General News

Iowa and Oklahoma propose bills against gender-affirming healthcare

Rachel Badham January 29, 2021

Both Iowa and Oklahoma have proposed bills which would prevent young trans people from accessing gender-affirming medical treatment. In Oklahoma, Bill SB 676 would make it “unlawful for a person under the age of 21 years to undergo gender reassignment medical treatment in this state”. It’s sole sponsor is state senator Warren Hamilton, who is known to oppose LGBTQ+ rights. Meanwhile, a similar bill has been proposed in Iowa, with state representative Sandy Salmon saying trans youth will ‘outgrow’ their gender identity. Both bills aim to impose fines on medical professionals who offer gender-affirming healthcare to under 21s. 

The Human Rights Watch spoke out against the bill in Oklahoma, saying in a statement that gender-affirming healthcare is essential for the wellbeing of trans youth: “Such treatment can alleviate gender dysphoria and postpone puberty to give children time to explore their gender identity…Whether puberty blockers or steps toward medical transition are appropriate for a given child is a deeply personal determination. For kids who need them, foreclosing these options is a violation of their bodily autonomy and their right to health.”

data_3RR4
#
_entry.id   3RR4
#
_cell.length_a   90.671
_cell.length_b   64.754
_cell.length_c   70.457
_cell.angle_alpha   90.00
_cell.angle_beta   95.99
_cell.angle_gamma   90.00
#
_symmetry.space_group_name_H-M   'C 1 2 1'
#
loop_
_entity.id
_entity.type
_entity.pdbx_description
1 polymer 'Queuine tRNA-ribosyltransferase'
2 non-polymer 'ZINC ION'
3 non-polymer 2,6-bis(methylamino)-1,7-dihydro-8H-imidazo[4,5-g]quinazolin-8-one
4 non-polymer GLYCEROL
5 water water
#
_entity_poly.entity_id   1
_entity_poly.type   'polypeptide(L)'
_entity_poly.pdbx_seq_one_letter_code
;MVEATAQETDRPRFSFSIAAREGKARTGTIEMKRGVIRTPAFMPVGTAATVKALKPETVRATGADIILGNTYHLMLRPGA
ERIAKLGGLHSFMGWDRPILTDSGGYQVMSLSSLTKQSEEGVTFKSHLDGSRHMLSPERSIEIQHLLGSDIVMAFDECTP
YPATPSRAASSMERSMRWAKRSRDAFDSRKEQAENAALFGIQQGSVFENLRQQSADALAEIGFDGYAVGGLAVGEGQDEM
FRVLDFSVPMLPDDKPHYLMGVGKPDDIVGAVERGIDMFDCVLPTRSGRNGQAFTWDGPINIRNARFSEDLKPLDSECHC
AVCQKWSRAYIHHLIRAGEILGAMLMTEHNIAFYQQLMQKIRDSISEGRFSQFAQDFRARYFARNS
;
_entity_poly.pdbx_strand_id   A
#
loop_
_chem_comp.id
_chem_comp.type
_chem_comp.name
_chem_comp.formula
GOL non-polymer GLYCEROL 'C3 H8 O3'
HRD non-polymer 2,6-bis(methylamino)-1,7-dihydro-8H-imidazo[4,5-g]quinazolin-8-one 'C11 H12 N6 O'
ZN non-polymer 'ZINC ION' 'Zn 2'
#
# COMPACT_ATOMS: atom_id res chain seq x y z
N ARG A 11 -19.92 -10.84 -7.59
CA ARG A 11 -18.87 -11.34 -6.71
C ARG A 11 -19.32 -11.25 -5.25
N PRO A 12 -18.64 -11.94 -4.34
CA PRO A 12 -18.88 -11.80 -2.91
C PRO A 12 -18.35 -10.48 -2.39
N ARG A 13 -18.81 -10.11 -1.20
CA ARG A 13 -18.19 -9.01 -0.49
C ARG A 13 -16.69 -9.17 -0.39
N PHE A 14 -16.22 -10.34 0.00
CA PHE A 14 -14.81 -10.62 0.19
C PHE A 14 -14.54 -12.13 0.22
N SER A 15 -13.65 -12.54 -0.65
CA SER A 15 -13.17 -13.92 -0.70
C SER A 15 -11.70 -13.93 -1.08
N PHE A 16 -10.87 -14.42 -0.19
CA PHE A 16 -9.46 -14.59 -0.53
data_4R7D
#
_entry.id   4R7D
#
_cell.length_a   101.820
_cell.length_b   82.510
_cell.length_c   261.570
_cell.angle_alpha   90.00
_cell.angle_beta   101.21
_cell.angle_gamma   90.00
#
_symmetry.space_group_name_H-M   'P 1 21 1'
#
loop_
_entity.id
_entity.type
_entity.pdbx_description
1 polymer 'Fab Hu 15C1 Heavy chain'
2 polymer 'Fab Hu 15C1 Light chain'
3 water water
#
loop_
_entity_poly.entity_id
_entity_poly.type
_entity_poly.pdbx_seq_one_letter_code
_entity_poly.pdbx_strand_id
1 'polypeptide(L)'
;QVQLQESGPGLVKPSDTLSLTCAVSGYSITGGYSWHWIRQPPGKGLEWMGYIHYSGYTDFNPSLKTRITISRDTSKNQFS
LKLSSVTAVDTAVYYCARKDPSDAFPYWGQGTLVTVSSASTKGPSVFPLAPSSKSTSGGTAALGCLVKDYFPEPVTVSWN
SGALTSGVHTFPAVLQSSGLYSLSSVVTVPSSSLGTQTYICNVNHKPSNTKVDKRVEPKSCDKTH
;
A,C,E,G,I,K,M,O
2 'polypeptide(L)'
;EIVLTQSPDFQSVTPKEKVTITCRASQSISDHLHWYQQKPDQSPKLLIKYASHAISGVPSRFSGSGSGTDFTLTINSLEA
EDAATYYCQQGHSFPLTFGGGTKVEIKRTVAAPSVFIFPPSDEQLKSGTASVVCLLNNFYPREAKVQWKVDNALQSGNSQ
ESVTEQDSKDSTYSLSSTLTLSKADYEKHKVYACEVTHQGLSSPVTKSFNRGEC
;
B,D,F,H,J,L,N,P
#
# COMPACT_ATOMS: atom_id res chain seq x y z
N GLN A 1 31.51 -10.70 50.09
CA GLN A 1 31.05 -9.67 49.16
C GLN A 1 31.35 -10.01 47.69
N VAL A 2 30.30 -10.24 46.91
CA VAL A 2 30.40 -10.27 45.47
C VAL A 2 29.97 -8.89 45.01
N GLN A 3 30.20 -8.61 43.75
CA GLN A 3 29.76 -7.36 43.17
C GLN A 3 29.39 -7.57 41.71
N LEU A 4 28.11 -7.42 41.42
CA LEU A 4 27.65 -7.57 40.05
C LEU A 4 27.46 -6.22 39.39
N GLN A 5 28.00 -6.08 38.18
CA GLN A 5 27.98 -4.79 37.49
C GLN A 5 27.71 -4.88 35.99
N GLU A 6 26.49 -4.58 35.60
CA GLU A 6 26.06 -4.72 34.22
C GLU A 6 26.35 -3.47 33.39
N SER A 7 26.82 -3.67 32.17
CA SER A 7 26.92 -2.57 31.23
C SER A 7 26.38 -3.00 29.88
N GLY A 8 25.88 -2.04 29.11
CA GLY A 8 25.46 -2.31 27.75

A handful of other US states have recently proposed anti-trans bills, which could limit trans people’s access to healthcare and school facilities. Lower legislators in Montana just passed House Bill 112 and House Bill 113, with the aim of banning trans athletes in public schools from participating in sporting categories which align with their gender identity, and  prohibiting gender-affirming health care for trans people under 21, with doctors risking a $50,000 fine for violating the regulations. Caitlin Borgmann, the executive director of the American Civil Liberties Union (ACLU) Montana, is concerned about the effect these bills could have on trans youth, saying they “will cause them serious and lasting harm.”